Film festival and the Rhythm of Social Inclusivity: The Fluid Spaces of London and Florence indian Film festivals
The aim of this article is to boldly present the creative, social and cultural influences on spaces and urban quarters, that fairly new Film Festival tendencies have produced, and consequently, how these venues can be thought to interlock with discourses on ethnic compartmentalization and fluidity of city spaces. In order to discuss the above, this paper intends to take the London Indian Film Festival and the Italian River to River Florence Indian Film Festival as case studies, both of which intend to give a voice to the abounding Indian film industry, well disconnected by the glamour and glitter of the more popular Hindi cinema, viz. Bollywood. By borrowing the notion of fluid modernity as introduced by Bauman, this paper intends to argue that spaces such as film festivals are not static events, but rather dynamic and socially including. Zygmunt Bauman introduced the notion of liquid modernity to better understand the condition of constant mobility and change in terms of relationships, identities and global economies within the contemporary society. Liquid modernity is here employed to discuss how film festival venues could be a creative-cultural device that activates social integration and redefines urban geographies. Through the notion of liquid modernity, film festivals are here intended to be framed as cursors for ethnic mobilization rejecting compartmentalization and substantiating that the construction of a durable and coherent identity over time and space becomes increasingly impossible. In this light, the final goal is to decode Film Festivals as a powerful cultural tool to allow a fluid understanding of the city space.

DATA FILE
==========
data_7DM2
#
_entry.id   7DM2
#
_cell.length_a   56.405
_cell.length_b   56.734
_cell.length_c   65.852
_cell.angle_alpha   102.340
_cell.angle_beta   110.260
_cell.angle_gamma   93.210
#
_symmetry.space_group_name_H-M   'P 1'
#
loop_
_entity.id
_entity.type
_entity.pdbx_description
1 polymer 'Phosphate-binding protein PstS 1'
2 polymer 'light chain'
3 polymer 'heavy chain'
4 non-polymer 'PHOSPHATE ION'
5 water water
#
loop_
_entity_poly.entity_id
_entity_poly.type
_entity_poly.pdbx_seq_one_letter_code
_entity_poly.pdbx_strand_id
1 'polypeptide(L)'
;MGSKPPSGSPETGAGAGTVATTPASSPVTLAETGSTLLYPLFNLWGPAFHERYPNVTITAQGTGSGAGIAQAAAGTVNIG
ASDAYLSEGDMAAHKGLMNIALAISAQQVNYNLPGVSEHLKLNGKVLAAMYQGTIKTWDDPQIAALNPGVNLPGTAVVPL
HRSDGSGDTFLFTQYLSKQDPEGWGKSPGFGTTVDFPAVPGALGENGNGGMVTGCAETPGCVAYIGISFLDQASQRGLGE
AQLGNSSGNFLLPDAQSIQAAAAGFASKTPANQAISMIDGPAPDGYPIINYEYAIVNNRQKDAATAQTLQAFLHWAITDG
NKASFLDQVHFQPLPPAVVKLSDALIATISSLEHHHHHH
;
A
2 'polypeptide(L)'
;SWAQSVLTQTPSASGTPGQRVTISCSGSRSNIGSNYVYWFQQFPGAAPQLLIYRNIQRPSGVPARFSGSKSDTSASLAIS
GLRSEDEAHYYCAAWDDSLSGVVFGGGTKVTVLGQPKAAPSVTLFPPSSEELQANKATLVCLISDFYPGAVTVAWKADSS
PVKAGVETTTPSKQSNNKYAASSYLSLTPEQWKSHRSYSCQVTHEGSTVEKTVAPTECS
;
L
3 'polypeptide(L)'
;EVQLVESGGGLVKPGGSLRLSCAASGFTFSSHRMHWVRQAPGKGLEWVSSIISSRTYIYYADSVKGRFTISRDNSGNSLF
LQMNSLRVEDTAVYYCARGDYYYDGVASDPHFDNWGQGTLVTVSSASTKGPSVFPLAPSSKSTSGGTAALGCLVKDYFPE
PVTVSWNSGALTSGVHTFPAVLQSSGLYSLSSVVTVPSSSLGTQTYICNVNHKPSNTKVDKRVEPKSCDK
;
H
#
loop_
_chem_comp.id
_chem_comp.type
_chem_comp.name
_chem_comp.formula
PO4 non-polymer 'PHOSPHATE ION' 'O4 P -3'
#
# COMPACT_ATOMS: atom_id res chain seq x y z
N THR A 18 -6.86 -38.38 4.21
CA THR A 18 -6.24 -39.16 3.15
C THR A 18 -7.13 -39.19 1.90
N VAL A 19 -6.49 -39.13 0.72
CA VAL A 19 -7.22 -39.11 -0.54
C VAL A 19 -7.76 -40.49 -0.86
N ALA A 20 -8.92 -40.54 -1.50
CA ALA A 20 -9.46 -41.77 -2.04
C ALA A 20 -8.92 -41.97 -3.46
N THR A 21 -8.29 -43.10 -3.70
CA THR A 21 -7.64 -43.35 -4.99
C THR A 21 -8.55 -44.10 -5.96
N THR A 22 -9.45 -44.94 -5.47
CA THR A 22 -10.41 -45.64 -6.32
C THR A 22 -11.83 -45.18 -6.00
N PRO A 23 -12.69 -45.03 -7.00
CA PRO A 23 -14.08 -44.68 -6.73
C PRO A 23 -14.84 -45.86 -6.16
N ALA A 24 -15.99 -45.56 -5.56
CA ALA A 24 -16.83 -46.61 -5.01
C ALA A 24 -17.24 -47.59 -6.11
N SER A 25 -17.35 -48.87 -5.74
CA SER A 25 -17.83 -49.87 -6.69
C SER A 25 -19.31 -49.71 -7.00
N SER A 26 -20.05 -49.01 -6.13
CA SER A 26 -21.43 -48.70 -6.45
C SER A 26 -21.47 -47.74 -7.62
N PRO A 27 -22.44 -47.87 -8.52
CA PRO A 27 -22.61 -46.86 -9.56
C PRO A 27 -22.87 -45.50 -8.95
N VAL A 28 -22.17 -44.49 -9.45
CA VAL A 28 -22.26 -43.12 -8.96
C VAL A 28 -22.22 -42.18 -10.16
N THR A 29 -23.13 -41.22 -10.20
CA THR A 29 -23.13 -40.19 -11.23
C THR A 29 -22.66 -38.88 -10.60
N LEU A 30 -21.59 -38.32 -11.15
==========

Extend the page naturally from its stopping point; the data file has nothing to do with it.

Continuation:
Citation : Acciari, M. (2014) Film festival and the Rhythm of Social Inclusivity: The Fluid Spaces of London and Florence Indian Film festivals. Cinergie, 3 (2), pp. 15-25
ISSN : 2280-9481
Research Group : Cinema and Television History Research Centre
Research Institute : Cinema and Television History Institute (CATHI)
Peer Reviewed : Yes
- Leicester Media School